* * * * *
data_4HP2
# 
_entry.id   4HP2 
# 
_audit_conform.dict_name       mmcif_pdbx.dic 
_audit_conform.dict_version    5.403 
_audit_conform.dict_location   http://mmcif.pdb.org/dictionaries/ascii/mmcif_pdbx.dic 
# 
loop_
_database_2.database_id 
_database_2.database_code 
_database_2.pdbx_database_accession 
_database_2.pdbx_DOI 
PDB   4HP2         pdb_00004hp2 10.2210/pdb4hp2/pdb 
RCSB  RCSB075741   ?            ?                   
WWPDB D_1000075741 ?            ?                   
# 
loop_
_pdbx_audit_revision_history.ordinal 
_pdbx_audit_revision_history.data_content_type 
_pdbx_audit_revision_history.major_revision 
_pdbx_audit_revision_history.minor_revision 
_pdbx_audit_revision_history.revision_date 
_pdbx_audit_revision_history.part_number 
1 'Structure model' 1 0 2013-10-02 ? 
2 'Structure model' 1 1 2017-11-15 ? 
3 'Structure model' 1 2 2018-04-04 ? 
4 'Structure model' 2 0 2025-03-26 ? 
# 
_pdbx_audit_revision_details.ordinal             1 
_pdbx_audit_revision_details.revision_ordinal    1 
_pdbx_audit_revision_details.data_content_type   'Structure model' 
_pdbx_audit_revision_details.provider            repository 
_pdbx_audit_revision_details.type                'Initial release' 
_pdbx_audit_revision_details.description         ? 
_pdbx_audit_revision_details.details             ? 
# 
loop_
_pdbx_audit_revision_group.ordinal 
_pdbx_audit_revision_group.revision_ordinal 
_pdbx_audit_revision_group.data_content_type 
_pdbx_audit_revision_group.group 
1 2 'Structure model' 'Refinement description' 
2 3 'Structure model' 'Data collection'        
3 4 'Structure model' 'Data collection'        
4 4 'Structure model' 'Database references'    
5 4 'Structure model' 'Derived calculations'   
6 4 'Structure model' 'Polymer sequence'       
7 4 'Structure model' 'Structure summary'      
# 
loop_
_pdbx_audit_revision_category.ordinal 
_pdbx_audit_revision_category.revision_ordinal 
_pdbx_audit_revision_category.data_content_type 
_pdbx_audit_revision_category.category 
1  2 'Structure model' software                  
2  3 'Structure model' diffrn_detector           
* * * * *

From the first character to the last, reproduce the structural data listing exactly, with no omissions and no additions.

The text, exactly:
data_4HP2
# 
_entry.id   4HP2 
# 
_audit_conform.dict_name       mmcif_pdbx.dic 
_audit_conform.dict_version    5.403 
_audit_conform.dict_location   http://mmcif.pdb.org/dictionaries/ascii/mmcif_pdbx.dic 
# 
loop_
_database_2.database_id 
_database_2.database_code 
_database_2.pdbx_database_accession 
_database_2.pdbx_DOI 
PDB   4HP2         pdb_00004hp2 10.2210/pdb4hp2/pdb 
RCSB  RCSB075741   ?            ?                   
WWPDB D_1000075741 ?            ?                   
# 
loop_
_pdbx_audit_revision_history.ordinal 
_pdbx_audit_revision_history.data_content_type 
_pdbx_audit_revision_history.major_revision 
_pdbx_audit_revision_history.minor_revision 
_pdbx_audit_revision_history.revision_date 
_pdbx_audit_revision_history.part_number 
1 'Structure model' 1 0 2013-10-02 ? 
2 'Structure model' 1 1 2017-11-15 ? 
3 'Structure model' 1 2 2018-04-04 ? 
4 'Structure model' 2 0 2025-03-26 ? 
# 
_pdbx_audit_revision_details.ordinal             1 
_pdbx_audit_revision_details.revision_ordinal    1 
_pdbx_audit_revision_details.data_content_type   'Structure model' 
_pdbx_audit_revision_details.provider            repository 
_pdbx_audit_revision_details.type                'Initial release' 
_pdbx_audit_revision_details.description         ? 
_pdbx_audit_revision_details.details             ? 
# 
loop_
_pdbx_audit_revision_group.ordinal 
_pdbx_audit_revision_group.revision_ordinal 
_pdbx_audit_revision_group.data_content_type 
_pdbx_audit_revision_group.group 
1 2 'Structure model' 'Refinement description' 
2 3 'Structure model' 'Data collection'        
3 4 'Structure model' 'Data collection'        
4 4 'Structure model' 'Database references'    
5 4 'Structure model' 'Derived calculations'   
6 4 'Structure model' 'Polymer sequence'       
7 4 'Structure model' 'Structure summary'      
# 
loop_
_pdbx_audit_revision_category.ordinal 
_pdbx_audit_revision_category.revision_ordinal 
_pdbx_audit_revision_category.data_content_type 
_pdbx_audit_revision_category.category 
1  2 'Structure model' software                  
2  3 'Structure model' diffrn_detector           